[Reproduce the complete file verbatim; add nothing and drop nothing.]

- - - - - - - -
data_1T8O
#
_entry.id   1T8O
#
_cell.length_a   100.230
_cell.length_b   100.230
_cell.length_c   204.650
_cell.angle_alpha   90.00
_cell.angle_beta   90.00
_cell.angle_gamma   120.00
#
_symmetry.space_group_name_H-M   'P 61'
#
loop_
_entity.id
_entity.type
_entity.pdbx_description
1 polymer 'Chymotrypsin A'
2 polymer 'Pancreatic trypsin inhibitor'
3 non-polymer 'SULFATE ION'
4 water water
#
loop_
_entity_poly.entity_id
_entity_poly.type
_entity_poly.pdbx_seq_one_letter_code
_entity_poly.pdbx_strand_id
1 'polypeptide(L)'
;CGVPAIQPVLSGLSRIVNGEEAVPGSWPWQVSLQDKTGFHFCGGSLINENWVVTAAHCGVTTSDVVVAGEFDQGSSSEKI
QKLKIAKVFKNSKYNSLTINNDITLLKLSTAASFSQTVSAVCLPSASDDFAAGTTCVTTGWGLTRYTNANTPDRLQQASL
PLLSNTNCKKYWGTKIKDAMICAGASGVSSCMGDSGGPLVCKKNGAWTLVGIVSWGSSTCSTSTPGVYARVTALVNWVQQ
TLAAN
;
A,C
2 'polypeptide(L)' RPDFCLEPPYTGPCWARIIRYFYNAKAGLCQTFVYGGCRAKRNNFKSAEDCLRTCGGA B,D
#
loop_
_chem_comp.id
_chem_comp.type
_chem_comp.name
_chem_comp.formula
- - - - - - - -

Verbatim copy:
data_1T8O
#
_entry.id   1T8O
#
_cell.length_a   100.230
_cell.length_b   100.230
_cell.length_c   204.650
_cell.angle_alpha   90.00
_cell.angle_beta   90.00
_cell.angle_gamma   120.00
#
_symmetry.space_group_name_H-M   'P 61'
#
loop_
_entity.id
_entity.type
_entity.pdbx_description
1 polymer 'Chymotrypsin A'
2 polymer 'Pancreatic trypsin inhibitor'
3 non-polymer 'SULFATE ION'
4 water water
#
loop_
_entity_poly.entity_id
_entity_poly.type
_entity_poly.pdbx_seq_one_letter_code
_entity_poly.pdbx_strand_id
1 'polypeptide(L)'
;CGVPAIQPVLSGLSRIVNGEEAVPGSWPWQVSLQDKTGFHFCGGSLINENWVVTAAHCGVTTSDVVVAGEFDQGSSSEKI
QKLKIAKVFKNSKYNSLTINNDITLLKLSTAASFSQTVSAVCLPSASDDFAAGTTCVTTGWGLTRYTNANTPDRLQQASL
PLLSNTNCKKYWGTKIKDAMICAGASGVSSCMGDSGGPLVCKKNGAWTLVGIVSWGSSTCSTSTPGVYARVTALVNWVQQ
TLAAN
;
A,C
2 'polypeptide(L)' RPDFCLEPPYTGPCWARIIRYFYNAKAGLCQTFVYGGCRAKRNNFKSAEDCLRTCGGA B,D
#
loop_
_chem_comp.id
_chem_comp.type
_chem_comp.name
_chem_comp.formula